Dry and less humid weather will continue for another day, as high pressure slowly slides east into the area by Monday night. Temperatures will be cooler than last week, and closer to "normal".
A weak weather system will approach the area Tuesday, with a chance of scattered showers and thunderstorms Tuesday night.
During the next two days, the remnants of A tropical depression will contribute to locally heavy rainfall in the Gulf Coast States. Meanwhile, a weak cold front will enhance rainfall in the Mid-Atlantic States.
On the Plains, high temperatures will again exceed 100 degrees as far north as Kansas, although key crop areas on the southern High Plains continue to avoid the extreme heat.
Hot and dry conditions continued over much of the state last week. These conditions are taking a toll on the corn and soybeans with producers reporting signs of crop stress in the fields. Farmers are continuing to bale hay, haul grain, and spray.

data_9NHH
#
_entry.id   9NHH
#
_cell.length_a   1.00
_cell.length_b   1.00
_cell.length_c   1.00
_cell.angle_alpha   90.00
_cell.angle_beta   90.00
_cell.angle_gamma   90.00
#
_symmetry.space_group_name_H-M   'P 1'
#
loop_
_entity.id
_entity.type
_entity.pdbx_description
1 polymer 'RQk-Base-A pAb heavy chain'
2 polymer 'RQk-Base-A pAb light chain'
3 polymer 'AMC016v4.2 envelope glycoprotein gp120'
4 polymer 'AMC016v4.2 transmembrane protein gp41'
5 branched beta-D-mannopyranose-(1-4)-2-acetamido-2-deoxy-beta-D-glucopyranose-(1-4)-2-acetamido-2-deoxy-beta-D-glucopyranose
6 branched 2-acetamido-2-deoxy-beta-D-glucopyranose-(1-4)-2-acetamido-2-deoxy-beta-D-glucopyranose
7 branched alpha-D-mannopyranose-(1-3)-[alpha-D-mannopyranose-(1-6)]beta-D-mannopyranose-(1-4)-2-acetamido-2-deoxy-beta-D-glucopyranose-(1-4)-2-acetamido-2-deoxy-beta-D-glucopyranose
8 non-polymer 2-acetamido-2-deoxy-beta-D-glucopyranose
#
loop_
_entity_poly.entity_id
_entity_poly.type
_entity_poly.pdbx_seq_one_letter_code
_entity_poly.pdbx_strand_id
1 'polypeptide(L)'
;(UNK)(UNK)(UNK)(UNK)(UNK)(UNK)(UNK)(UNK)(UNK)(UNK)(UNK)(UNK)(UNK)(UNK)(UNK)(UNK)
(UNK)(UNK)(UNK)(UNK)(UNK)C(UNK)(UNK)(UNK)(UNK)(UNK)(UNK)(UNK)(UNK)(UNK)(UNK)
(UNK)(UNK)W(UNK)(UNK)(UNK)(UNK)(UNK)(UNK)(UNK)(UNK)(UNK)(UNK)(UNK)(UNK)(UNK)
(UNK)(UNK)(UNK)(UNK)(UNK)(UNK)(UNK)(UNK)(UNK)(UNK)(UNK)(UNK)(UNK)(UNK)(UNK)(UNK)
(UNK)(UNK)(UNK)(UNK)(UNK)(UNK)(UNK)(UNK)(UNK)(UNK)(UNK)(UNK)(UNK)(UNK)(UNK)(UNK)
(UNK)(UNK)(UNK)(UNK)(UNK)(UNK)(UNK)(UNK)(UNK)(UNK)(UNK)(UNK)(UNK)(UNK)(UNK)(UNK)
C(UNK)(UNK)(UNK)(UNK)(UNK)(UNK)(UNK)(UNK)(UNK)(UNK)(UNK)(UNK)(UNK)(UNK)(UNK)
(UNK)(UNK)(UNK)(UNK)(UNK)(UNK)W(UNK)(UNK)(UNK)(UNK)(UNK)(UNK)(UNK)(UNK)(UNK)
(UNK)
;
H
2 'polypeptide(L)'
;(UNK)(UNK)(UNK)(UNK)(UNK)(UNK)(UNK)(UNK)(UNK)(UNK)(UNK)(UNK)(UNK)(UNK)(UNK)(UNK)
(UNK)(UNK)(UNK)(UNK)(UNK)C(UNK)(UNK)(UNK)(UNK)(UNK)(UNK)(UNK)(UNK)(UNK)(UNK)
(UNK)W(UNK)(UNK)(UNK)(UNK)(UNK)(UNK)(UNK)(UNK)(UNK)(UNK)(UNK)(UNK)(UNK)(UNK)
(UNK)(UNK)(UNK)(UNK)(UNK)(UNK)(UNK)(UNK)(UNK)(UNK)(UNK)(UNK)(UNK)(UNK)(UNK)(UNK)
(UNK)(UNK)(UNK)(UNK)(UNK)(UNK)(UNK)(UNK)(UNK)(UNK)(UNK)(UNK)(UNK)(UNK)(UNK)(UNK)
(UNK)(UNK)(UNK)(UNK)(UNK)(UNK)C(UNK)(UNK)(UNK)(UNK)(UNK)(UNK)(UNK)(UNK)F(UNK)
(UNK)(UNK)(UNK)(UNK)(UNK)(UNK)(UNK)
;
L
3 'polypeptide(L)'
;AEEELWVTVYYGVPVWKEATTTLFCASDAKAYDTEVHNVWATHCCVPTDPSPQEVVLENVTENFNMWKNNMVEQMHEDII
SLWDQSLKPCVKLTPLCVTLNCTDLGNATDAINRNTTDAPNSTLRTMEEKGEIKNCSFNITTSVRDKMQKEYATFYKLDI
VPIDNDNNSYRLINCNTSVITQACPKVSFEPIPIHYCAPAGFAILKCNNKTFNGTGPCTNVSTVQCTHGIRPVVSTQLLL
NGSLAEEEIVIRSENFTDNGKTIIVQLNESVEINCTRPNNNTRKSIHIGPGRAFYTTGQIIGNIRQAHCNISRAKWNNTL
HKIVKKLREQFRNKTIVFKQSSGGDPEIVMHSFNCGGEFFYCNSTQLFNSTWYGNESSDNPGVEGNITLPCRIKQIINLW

Potentially dangerous heat is expected to return to central Illinois next week.
A return to hot and very muggy conditions can be expected by Monday across the Midwest.
Across the Corn Belt, adequate to locally excessive soil moisture prevails for reproductive to filling corn and soybeans. Heat remains confined to the southern-most Corn Belt, where Friday’s high temperatures will reach the lower 90s.
On the Plains, showery conditions across northern areas are temporarily disrupting small grain harvest activities. Meanwhile on the central and southern Plains, extremely hot weather is increasing stress on livestock and summer crops. Monday’s high temperatures will exceed 100 degrees from Kansas to Texas.
Across the Corn Belt, warm, weather and abundant soil moisture levels are maintaining generally favorable growing conditions for reproductive to filling corn and soybeans. Some lowland flooding lingers, however, mainly in the middle Mississippi Valley.
During the next 5 days, an active weather pattern will result in widespread, 1- to 3-inch rainfall totals, except for mostly dry conditions across the southern Plains and the Pacific Coast States.
According to the Illinois Field Office of USDA’s National Agricultural Statistics Service, Wet conditions slowed the progress of spraying and mowing while increasing the progress of parched fields. Statewide precipitation averaged 3.25 inches, 2.23 inches above normal.